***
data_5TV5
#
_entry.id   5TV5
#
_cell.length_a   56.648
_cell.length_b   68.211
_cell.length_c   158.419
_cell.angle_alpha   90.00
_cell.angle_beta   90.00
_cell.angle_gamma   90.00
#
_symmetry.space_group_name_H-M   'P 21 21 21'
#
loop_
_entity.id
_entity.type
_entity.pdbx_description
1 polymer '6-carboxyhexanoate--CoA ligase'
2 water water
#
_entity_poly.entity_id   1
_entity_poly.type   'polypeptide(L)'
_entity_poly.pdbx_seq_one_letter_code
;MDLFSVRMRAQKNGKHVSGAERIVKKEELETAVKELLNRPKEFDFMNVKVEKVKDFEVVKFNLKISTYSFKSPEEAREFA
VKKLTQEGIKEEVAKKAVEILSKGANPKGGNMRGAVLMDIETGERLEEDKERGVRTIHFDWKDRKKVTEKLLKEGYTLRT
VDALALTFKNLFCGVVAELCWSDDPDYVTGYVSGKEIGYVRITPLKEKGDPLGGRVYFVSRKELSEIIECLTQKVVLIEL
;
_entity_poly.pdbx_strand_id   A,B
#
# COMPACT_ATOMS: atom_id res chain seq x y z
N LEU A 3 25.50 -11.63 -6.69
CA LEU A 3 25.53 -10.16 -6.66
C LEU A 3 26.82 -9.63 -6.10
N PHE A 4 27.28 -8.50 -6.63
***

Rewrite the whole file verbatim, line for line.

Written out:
data_5TV5
#
_entry.id   5TV5
#
_cell.length_a   56.648
_cell.length_b   68.211
_cell.length_c   158.419
_cell.angle_alpha   90.00
_cell.angle_beta   90.00
_cell.angle_gamma   90.00
#
_symmetry.space_group_name_H-M   'P 21 21 21'
#
loop_
_entity.id
_entity.type
_entity.pdbx_description
1 polymer '6-carboxyhexanoate--CoA ligase'
2 water water
#
_entity_poly.entity_id   1
_entity_poly.type   'polypeptide(L)'
_entity_poly.pdbx_seq_one_letter_code
;MDLFSVRMRAQKNGKHVSGAERIVKKEELETAVKELLNRPKEFDFMNVKVEKVKDFEVVKFNLKISTYSFKSPEEAREFA
VKKLTQEGIKEEVAKKAVEILSKGANPKGGNMRGAVLMDIETGERLEEDKERGVRTIHFDWKDRKKVTEKLLKEGYTLRT
VDALALTFKNLFCGVVAELCWSDDPDYVTGYVSGKEIGYVRITPLKEKGDPLGGRVYFVSRKELSEIIECLTQKVVLIEL
;
_entity_poly.pdbx_strand_id   A,B
#
# COMPACT_ATOMS: atom_id res chain seq x y z
N LEU A 3 25.50 -11.63 -6.69
CA LEU A 3 25.53 -10.16 -6.66
C LEU A 3 26.82 -9.63 -6.10
N PHE A 4 27.28 -8.50 -6.63